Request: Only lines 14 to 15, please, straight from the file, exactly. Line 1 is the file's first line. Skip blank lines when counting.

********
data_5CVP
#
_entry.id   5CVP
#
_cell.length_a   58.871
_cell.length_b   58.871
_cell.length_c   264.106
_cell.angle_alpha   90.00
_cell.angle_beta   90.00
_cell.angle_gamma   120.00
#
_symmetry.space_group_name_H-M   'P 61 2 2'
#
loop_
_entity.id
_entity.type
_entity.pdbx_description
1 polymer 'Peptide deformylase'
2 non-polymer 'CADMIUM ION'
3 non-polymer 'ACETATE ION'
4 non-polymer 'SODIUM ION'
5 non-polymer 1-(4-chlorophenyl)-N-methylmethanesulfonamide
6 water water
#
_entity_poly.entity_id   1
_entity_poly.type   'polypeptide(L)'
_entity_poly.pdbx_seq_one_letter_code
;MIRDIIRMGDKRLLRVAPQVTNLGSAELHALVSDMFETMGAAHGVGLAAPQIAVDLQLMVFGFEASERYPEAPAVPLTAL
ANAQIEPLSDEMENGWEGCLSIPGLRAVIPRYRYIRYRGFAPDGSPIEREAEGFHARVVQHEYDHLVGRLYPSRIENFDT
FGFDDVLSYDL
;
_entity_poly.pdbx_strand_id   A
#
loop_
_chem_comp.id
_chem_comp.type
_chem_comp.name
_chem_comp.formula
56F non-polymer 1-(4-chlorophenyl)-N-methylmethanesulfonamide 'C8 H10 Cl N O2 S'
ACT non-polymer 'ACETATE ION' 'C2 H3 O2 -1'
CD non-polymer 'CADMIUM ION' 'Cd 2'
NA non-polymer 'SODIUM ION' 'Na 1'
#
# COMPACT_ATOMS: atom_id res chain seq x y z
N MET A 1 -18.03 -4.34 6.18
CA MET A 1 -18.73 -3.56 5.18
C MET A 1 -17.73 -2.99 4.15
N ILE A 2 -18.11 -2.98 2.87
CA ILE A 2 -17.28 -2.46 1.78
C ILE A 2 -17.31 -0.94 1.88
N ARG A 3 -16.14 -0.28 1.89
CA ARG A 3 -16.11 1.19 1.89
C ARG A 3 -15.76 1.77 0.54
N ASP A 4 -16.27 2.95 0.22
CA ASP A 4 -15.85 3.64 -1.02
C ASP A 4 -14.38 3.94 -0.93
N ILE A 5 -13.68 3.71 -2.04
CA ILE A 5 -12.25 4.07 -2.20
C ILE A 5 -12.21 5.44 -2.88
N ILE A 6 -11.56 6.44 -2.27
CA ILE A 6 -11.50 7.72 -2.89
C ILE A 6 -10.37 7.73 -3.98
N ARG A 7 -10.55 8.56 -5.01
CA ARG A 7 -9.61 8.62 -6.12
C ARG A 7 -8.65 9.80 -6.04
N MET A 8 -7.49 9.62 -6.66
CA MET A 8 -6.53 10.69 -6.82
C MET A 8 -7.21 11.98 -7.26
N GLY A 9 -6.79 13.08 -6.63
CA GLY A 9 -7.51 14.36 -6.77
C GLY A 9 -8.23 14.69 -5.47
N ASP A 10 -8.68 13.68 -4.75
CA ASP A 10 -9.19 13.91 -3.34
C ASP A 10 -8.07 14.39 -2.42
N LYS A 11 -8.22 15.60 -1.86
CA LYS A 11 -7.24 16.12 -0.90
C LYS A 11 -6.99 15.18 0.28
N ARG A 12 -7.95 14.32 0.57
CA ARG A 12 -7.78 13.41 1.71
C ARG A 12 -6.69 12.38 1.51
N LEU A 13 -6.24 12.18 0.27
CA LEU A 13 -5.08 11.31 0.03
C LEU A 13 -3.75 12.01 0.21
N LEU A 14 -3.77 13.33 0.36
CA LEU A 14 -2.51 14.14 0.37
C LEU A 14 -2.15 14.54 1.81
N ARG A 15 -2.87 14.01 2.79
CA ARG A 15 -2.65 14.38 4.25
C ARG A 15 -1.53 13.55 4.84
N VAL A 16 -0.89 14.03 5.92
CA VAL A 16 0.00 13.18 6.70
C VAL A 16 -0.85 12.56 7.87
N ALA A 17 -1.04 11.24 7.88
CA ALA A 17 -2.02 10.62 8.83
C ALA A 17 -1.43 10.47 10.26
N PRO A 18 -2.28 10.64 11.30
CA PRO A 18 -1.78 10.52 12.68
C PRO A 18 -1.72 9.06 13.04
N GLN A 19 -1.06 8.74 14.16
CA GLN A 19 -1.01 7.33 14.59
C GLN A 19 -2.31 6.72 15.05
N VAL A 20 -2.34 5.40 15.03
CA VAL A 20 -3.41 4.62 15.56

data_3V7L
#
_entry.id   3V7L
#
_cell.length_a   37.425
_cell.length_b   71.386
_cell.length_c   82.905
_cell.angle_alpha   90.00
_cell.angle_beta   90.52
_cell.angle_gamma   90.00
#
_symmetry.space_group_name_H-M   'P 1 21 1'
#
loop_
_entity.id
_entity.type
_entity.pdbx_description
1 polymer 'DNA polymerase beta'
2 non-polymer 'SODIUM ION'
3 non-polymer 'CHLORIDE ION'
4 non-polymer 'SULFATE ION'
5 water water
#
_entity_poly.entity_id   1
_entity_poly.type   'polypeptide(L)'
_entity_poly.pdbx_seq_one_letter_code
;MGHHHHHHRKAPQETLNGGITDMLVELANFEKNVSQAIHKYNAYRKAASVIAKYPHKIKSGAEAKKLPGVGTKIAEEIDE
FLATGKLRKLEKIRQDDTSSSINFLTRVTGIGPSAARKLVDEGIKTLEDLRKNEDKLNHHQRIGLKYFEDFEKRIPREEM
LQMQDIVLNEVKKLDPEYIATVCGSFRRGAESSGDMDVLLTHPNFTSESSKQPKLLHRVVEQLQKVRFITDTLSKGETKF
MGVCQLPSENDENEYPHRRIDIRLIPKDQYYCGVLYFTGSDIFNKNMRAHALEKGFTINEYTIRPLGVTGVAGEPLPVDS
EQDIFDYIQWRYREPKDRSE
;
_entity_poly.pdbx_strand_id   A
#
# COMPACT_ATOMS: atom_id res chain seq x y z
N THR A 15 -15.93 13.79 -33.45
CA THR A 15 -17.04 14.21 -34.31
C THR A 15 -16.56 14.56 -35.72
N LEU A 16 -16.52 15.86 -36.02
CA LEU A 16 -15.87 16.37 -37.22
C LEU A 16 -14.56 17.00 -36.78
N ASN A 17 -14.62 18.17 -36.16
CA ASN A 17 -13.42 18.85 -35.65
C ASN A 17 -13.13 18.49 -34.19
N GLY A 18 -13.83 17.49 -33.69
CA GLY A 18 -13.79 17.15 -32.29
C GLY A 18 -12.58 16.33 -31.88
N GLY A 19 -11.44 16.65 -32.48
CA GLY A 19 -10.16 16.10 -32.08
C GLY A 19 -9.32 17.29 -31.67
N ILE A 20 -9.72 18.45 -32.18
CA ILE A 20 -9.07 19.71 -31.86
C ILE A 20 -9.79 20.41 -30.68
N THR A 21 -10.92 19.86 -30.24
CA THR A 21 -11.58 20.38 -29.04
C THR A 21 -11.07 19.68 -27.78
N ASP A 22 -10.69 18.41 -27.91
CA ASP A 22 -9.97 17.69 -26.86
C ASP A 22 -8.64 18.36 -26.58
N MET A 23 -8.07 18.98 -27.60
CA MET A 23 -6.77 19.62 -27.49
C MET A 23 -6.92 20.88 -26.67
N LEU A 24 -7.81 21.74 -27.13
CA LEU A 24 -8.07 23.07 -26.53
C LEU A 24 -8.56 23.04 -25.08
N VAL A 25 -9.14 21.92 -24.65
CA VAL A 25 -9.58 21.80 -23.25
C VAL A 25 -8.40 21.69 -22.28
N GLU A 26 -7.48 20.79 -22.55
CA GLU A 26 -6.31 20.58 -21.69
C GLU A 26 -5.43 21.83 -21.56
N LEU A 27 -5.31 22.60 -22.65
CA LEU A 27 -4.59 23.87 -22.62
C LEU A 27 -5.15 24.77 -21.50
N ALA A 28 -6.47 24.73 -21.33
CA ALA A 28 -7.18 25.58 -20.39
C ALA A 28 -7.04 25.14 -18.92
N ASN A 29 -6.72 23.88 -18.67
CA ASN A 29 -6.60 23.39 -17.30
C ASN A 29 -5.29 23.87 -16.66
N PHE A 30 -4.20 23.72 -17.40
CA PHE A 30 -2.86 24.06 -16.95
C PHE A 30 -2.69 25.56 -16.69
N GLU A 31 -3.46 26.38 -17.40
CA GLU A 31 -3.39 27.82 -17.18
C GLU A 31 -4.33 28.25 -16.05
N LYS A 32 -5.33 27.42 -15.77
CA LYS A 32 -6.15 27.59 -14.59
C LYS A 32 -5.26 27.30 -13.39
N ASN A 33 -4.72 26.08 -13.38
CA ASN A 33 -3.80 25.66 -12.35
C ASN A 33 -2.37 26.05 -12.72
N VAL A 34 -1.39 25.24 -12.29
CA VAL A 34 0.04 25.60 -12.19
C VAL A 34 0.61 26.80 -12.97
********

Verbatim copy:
loop_
_entity.id